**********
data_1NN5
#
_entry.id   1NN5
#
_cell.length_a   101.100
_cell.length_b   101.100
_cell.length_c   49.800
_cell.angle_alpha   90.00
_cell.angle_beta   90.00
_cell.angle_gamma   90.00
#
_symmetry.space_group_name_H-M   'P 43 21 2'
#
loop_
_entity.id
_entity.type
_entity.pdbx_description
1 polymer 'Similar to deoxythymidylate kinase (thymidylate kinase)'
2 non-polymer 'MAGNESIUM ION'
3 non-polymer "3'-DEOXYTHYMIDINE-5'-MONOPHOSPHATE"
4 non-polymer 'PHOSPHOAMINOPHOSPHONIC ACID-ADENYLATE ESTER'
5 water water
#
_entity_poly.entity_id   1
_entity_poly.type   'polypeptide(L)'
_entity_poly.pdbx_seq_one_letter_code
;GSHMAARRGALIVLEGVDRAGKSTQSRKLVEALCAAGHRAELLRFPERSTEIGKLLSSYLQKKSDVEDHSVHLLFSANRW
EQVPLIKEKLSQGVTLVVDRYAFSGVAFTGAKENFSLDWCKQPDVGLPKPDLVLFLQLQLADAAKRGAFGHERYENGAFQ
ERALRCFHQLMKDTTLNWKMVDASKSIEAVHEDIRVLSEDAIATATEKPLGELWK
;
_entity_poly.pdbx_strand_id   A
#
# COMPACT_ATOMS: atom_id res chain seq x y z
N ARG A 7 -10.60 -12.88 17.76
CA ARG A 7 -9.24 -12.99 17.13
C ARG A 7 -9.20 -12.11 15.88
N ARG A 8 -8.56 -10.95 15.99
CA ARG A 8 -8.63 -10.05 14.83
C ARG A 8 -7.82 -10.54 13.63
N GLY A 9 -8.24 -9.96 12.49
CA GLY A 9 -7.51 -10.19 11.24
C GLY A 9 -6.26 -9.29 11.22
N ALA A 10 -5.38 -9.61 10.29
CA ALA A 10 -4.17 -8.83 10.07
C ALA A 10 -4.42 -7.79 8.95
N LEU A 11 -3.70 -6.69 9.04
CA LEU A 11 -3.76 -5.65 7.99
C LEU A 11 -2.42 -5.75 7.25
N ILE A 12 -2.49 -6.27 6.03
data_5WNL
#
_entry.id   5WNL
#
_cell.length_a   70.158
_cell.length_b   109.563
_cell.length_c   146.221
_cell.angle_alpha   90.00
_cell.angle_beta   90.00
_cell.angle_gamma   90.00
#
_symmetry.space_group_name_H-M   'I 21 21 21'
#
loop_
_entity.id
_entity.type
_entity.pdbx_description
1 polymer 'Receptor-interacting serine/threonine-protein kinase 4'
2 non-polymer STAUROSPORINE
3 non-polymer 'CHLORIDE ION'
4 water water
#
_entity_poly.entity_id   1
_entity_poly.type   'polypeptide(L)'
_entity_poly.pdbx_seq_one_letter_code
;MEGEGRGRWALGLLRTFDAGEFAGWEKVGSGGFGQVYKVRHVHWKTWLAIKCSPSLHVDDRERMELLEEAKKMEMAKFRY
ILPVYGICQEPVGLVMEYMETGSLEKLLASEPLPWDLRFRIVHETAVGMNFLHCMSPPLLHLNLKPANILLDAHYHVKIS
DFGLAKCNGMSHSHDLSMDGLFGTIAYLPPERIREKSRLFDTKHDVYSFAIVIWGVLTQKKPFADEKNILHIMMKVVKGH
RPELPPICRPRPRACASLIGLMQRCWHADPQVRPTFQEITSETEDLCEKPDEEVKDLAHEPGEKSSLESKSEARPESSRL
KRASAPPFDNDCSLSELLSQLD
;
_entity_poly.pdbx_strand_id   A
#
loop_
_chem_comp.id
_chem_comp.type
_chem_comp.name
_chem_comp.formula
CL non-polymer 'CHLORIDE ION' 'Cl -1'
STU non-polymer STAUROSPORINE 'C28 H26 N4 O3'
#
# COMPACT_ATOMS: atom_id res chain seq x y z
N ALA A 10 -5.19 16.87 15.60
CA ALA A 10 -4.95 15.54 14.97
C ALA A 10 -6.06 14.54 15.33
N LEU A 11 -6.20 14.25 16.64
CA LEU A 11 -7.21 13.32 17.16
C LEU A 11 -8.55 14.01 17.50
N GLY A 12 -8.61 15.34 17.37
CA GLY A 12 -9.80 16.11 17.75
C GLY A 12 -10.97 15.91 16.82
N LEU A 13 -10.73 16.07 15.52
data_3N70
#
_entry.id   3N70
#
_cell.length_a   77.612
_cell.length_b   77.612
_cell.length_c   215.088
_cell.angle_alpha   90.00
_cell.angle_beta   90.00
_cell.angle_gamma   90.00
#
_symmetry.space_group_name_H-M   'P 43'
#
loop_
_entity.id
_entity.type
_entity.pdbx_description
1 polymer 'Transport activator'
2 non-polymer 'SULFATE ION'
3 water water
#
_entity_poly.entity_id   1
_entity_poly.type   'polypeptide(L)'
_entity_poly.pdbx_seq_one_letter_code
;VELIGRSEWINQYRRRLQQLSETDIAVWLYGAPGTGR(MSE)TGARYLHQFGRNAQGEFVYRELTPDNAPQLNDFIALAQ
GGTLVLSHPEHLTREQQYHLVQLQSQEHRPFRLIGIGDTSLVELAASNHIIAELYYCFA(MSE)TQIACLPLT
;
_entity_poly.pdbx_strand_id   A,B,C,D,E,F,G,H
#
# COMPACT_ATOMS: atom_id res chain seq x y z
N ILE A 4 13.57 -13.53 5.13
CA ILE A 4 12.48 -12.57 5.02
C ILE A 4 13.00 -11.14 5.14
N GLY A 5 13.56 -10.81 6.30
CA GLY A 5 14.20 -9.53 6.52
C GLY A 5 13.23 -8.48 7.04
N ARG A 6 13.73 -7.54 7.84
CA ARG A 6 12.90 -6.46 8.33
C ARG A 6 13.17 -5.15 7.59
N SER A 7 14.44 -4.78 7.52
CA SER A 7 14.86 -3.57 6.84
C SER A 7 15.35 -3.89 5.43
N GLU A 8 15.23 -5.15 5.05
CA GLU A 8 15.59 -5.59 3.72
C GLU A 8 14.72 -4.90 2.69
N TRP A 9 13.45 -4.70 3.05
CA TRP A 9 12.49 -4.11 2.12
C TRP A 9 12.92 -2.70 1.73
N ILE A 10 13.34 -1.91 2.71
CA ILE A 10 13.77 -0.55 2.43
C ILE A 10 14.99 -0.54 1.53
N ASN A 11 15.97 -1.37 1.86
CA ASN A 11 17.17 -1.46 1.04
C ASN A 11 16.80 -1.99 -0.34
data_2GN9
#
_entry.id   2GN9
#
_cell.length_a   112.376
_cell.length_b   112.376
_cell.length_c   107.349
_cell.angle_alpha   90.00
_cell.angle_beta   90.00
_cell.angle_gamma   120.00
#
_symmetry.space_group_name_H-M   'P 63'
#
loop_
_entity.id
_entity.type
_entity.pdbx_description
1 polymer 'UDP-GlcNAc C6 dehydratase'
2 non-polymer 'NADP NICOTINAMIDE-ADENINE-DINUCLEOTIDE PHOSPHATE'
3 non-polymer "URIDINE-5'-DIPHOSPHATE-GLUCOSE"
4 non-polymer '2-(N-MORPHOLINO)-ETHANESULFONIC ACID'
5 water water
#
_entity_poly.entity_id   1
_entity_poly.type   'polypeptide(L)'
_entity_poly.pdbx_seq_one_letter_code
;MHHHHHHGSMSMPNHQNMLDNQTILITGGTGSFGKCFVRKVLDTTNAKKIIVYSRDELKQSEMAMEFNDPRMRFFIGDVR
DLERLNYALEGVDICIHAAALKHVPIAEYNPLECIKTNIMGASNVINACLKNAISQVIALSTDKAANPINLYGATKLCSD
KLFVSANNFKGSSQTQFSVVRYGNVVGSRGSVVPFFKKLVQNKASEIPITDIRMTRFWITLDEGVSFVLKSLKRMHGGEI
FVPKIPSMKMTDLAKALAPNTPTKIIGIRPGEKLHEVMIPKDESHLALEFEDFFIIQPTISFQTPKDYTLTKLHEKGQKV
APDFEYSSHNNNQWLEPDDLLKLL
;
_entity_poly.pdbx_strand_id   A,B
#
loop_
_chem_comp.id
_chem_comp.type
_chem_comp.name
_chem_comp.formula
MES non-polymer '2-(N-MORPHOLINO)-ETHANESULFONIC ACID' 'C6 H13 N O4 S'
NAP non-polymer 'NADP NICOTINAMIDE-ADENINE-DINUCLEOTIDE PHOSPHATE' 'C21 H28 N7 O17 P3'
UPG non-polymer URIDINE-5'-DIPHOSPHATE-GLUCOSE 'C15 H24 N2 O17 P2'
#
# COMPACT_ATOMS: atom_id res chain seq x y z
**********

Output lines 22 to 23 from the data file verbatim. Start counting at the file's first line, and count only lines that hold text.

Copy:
5 water water
#